The proprietor of an ice-skating revue promotes a peanut-vendor at the show to a management position based on suggestions he made to improve the act of the show's star, who also happens to ...
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Olivia Harwood, missionary's widow, meets charming Mark Bellis, artist and rogue, on the ship taking them both back to 1890s London. When Olivia opens a lodging house Mark becomes her ... See full summary »
In 18th century Europe, King Friedrich II of Prussia leads his army through the seven-years-war with neighboring states, and after numerous near defeats, eventually brings a victorious army back to Berlin.
The proprietor of an ice-skating revue promotes a peanut-vendor at the show to a management position based on suggestions he made to improve the act of the show's star, who also happens to be the owner's wife. However, he soon begins to notice that his new manager is paying more attention to his wife than he believes is appropriate, and begins to suspect that his new manager has designs not only on his wife but on his business. Meanwhile, someone from the new manager's past shows up with information that could wreck his plans.Written by
The title refers to the way in which Barry Sullivan's character makes Belita's ice-staking show more interesting (which later conveys the "suspense" that occurs later on in the movie, like any Film Noir Thriler). This makes his character more important in both his life/situation and the story/movie itself. See more »
When at the zoo the lions keep changing position at the different camera angles. See more »
Joe Morgan (Barry Sullivan) drifts into town and rather unconvincingly lands a job at a theatre where he works his way up the ladder in an extraordinarily short space of time. The owner Frank (Albert Dekker) goes away on a business trip leaving Joe in charge of the ice shows starring Roberta Elva (Belita). Roberta is Frank's wife and love sparks begin to fly between her and Joe. What will Frank do when he discovers what is going on?.....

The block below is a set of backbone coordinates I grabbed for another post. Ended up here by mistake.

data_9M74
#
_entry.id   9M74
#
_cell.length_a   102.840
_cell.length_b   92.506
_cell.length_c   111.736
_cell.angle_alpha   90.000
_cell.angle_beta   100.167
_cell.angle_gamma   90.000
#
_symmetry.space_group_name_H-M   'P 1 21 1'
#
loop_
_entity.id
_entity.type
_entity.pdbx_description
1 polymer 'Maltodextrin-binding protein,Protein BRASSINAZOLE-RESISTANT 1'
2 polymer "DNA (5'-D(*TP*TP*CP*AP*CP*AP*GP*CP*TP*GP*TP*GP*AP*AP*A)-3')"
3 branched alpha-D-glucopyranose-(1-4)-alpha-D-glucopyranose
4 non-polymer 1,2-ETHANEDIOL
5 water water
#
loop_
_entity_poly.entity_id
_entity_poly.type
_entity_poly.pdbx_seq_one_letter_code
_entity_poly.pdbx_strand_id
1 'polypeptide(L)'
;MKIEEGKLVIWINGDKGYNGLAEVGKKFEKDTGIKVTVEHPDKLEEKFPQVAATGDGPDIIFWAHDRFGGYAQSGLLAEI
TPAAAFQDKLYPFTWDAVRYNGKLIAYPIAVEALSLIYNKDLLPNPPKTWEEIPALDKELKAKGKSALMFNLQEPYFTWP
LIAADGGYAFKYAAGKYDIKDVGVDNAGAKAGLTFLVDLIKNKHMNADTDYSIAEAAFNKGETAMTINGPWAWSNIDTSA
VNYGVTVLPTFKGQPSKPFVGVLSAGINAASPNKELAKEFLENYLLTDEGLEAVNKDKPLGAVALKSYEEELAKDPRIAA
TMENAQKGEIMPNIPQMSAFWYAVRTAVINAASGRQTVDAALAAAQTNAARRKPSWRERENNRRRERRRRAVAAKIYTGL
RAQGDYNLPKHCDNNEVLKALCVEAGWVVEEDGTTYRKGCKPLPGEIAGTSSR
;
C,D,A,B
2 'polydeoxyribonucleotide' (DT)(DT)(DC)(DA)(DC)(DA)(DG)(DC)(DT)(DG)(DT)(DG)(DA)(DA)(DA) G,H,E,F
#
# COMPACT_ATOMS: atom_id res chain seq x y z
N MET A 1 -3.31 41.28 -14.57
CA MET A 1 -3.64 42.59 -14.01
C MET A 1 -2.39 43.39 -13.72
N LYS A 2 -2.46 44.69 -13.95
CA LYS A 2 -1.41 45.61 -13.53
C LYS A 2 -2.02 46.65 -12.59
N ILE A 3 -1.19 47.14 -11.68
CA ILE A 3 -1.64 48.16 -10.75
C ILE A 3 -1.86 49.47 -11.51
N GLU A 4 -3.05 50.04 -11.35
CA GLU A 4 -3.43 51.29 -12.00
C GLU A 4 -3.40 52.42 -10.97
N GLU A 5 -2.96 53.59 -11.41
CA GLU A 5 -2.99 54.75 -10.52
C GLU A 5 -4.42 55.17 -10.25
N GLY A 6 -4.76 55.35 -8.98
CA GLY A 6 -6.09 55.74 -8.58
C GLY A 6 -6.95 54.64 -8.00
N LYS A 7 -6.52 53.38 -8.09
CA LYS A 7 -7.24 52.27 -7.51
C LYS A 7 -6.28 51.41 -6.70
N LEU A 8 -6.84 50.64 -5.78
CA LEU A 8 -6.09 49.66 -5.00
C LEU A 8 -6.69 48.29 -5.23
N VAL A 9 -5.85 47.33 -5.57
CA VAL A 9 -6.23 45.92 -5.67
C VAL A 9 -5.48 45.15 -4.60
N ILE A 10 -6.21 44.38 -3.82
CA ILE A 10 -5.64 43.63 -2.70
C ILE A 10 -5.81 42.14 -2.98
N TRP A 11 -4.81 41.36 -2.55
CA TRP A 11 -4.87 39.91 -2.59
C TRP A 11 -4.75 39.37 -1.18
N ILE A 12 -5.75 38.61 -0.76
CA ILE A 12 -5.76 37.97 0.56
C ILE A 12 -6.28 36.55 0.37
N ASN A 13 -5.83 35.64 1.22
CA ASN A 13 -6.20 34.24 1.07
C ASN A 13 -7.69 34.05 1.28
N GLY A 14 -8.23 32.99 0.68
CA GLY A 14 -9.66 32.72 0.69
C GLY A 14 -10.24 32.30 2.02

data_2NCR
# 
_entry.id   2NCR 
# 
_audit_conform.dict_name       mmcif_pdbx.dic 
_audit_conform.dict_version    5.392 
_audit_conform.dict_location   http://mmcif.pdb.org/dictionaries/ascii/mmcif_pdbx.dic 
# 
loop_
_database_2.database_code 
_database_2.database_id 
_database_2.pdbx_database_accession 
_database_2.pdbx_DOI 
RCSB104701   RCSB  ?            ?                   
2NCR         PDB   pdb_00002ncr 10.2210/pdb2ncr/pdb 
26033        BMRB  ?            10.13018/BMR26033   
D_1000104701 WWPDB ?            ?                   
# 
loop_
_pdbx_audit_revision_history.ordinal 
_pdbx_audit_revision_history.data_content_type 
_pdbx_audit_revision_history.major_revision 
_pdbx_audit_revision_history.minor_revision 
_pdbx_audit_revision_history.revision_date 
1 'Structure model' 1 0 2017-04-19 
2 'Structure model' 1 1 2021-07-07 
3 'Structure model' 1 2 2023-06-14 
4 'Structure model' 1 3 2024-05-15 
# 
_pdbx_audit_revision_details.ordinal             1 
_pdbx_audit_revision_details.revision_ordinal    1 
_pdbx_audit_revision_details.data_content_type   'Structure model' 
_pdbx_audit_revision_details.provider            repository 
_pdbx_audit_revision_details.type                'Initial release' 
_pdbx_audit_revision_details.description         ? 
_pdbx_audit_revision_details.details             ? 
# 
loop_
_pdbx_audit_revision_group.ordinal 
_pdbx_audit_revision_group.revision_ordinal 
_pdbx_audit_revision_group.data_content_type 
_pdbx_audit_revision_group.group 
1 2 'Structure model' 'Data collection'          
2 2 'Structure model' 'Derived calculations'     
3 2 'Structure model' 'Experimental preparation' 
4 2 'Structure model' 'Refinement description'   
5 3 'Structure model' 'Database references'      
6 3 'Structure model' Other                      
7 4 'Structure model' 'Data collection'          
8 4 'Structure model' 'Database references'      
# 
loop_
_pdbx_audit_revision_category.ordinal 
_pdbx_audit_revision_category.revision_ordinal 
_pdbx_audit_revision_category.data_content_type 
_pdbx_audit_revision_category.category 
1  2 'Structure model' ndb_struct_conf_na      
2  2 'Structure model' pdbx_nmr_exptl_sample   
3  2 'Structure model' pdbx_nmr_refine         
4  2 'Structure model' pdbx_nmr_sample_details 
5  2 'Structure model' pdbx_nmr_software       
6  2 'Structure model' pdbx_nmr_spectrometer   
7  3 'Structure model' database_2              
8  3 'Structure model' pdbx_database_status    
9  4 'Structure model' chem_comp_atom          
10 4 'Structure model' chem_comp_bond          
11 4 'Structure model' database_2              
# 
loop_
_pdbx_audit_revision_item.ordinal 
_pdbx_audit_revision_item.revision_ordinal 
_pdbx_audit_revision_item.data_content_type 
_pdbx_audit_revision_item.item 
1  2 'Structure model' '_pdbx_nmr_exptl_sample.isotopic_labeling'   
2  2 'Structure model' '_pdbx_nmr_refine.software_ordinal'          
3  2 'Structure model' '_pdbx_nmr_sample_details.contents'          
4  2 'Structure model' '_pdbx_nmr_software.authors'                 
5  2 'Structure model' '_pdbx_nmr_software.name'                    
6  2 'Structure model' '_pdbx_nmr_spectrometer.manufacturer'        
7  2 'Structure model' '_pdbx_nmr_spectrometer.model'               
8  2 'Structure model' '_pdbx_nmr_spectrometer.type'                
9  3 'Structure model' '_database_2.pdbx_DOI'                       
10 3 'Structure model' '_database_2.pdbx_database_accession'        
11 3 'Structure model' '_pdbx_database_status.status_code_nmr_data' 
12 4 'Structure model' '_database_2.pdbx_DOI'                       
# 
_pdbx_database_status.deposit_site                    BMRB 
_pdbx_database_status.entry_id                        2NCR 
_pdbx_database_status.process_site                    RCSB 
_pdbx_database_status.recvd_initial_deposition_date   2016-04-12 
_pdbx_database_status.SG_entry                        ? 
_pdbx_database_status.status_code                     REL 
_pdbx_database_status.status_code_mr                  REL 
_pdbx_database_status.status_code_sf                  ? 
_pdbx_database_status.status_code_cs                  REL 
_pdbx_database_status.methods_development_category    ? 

A couple of problems with the film: 1) - the way Joe is just handed promotion after promotion for absolutely no reason: 2) - the casting of Barry Sullivan. I thought he was a 3rd-rate Franchot Tone.
These points aside, the film carries you along with musical ice-skating interludes that are entertaining and quite tense on a couple of occasions as Belita performs a jump through a ring of swords. The sets and lighting are good and the story keeps unravelling right to the very end of the film. With the exception of Barry Sullivan, the cast are good and Eugene Palette deserves a mention as "Harry", the manager that Belita can always trust. There is also a funny moment where some Cuban clown called Miguelito Valdes introduces one of Belita's ice dance numbers by singing a song with a big drum. He's rubbish. At the end of the day, it's Belita's film and it's a good story to watch again.
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